While the terms agave syrup and agave nectar are used interchangeably, it is unclear whether they mean the same thing. While agave nectar is considered the same as agave syrup, there is a small set of people who believe counter-argument that agave nectar is the pure extract from the agave plant, while agave syrup is a processed product with higher fructose. According to them, agave nectar is raw, less processed, involves no chemicals or enzymes and contains less than 55% fructose, while agave syrup is more processed with chemicals and enzymes and has a higher percentage of fructose. However, all agave is now processed chemically to yield a syrup with high percentage of fructose, and various manufacturers sell it by different generic names; some call it nectar and others call the same thing syrup.
The bottom line, however, remains this: Even if the distinction between agave nectar and syrup had at some point been true, manufacturers do not distinguish between the labels "syrup" and "nectar," and a bottle that says Agave Nectar could very well be — and most often is — agave syrup.
Light agave syrup has a mild, almost neutral taste; amber agave syrup has a medium-intensity caramel flavor, and dark agave syrup has a distinct, strong caramel taste. The sweetness of sugar falls somewhere between that of amber and dark agave syrups.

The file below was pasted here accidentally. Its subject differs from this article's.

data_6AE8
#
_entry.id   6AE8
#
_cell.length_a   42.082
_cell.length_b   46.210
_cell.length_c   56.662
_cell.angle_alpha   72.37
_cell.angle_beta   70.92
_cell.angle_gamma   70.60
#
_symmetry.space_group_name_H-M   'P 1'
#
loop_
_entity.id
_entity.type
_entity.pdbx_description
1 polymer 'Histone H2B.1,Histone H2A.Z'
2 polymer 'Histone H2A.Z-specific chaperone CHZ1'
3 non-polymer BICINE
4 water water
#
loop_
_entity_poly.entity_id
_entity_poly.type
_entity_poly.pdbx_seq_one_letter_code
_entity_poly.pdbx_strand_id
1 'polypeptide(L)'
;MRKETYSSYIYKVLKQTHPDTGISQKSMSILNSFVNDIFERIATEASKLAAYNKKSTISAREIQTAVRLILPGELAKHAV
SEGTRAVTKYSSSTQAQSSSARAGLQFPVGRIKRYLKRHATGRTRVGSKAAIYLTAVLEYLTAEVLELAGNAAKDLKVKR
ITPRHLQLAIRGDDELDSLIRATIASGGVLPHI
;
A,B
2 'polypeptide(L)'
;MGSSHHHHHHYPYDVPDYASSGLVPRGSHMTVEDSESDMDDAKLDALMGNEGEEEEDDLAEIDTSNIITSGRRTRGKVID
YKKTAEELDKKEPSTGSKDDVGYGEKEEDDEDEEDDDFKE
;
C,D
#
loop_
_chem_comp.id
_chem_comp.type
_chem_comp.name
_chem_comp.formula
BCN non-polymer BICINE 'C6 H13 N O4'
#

Agave syrup is a light to dark amber liquid. Sugar ranges from brown to white, depending on the type and how much it's processed.
Agave syrup has a viscous to runny texture, which makes it much easier to dissolve than the granular crystals of table sugar.
Varieties and Use
Agave syrup is a vegan alternative to honey. Since it dissolves quickly, it is effective as a sweetener for cold beverages and desserts. Agave syrups are sold in light, amber, dark, and raw varieties.
- Light agave syrup has a mild, almost neutral flavor, and adds subtle flavor to delicate-tasting dishes and beverages.